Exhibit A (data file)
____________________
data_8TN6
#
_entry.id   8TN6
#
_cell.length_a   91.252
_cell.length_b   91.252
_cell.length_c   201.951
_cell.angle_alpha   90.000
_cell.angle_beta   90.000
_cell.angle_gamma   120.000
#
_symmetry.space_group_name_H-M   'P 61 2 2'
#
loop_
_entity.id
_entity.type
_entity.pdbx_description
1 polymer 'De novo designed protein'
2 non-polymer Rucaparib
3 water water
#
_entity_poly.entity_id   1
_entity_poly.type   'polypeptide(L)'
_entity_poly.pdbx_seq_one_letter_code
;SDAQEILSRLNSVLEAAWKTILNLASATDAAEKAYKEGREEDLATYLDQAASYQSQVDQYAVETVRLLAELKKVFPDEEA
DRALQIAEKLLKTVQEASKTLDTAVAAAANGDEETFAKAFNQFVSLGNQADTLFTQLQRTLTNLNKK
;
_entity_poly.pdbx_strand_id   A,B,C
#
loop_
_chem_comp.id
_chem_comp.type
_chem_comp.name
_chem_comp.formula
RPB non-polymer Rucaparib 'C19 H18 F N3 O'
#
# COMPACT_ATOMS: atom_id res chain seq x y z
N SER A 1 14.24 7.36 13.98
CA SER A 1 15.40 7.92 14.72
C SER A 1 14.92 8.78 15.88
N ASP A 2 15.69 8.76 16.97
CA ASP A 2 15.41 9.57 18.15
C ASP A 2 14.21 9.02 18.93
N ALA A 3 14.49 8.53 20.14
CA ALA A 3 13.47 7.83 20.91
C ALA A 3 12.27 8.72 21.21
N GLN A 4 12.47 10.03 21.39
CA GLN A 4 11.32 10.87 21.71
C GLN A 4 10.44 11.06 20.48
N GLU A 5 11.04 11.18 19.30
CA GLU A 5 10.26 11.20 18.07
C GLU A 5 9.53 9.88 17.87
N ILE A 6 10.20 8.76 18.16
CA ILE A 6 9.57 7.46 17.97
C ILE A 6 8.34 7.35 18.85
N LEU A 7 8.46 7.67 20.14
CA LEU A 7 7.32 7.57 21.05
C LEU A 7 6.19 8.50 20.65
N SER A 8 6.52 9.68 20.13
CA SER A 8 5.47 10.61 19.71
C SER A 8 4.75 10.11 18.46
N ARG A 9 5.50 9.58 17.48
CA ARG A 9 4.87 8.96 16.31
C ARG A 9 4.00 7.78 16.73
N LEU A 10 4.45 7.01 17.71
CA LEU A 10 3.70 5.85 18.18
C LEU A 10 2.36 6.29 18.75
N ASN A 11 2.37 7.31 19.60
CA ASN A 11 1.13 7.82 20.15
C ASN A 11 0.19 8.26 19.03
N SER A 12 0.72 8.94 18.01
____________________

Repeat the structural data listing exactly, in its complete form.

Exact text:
data_8TN6
#
_entry.id   8TN6
#
_cell.length_a   91.252
_cell.length_b   91.252
_cell.length_c   201.951
_cell.angle_alpha   90.000
_cell.angle_beta   90.000
_cell.angle_gamma   120.000
#
_symmetry.space_group_name_H-M   'P 61 2 2'
#
loop_
_entity.id
_entity.type
_entity.pdbx_description
1 polymer 'De novo designed protein'
2 non-polymer Rucaparib
3 water water
#
_entity_poly.entity_id   1
_entity_poly.type   'polypeptide(L)'
_entity_poly.pdbx_seq_one_letter_code
;SDAQEILSRLNSVLEAAWKTILNLASATDAAEKAYKEGREEDLATYLDQAASYQSQVDQYAVETVRLLAELKKVFPDEEA
DRALQIAEKLLKTVQEASKTLDTAVAAAANGDEETFAKAFNQFVSLGNQADTLFTQLQRTLTNLNKK
;
_entity_poly.pdbx_strand_id   A,B,C
#
loop_
_chem_comp.id
_chem_comp.type
_chem_comp.name
_chem_comp.formula
RPB non-polymer Rucaparib 'C19 H18 F N3 O'
#
# COMPACT_ATOMS: atom_id res chain seq x y z
N SER A 1 14.24 7.36 13.98
CA SER A 1 15.40 7.92 14.72
C SER A 1 14.92 8.78 15.88
N ASP A 2 15.69 8.76 16.97
CA ASP A 2 15.41 9.57 18.15
C ASP A 2 14.21 9.02 18.93
N ALA A 3 14.49 8.53 20.14
CA ALA A 3 13.47 7.83 20.91
C ALA A 3 12.27 8.72 21.21
N GLN A 4 12.47 10.03 21.39
CA GLN A 4 11.32 10.87 21.71
C GLN A 4 10.44 11.06 20.48
N GLU A 5 11.04 11.18 19.30
CA GLU A 5 10.26 11.20 18.07
C GLU A 5 9.53 9.88 17.87
N ILE A 6 10.20 8.76 18.16
CA ILE A 6 9.57 7.46 17.97
C ILE A 6 8.34 7.35 18.85
N LEU A 7 8.46 7.67 20.14
CA LEU A 7 7.32 7.57 21.05
C LEU A 7 6.19 8.50 20.65
N SER A 8 6.52 9.68 20.13
CA SER A 8 5.47 10.61 19.71
C SER A 8 4.75 10.11 18.46
N ARG A 9 5.50 9.58 17.48
CA ARG A 9 4.87 8.96 16.31
C ARG A 9 4.00 7.78 16.73
N LEU A 10 4.45 7.01 17.71
CA LEU A 10 3.70 5.85 18.18
C LEU A 10 2.36 6.29 18.75
N ASN A 11 2.37 7.31 19.60
CA ASN A 11 1.13 7.82 20.15
C ASN A 11 0.19 8.26 19.03
N SER A 12 0.72 8.94 18.01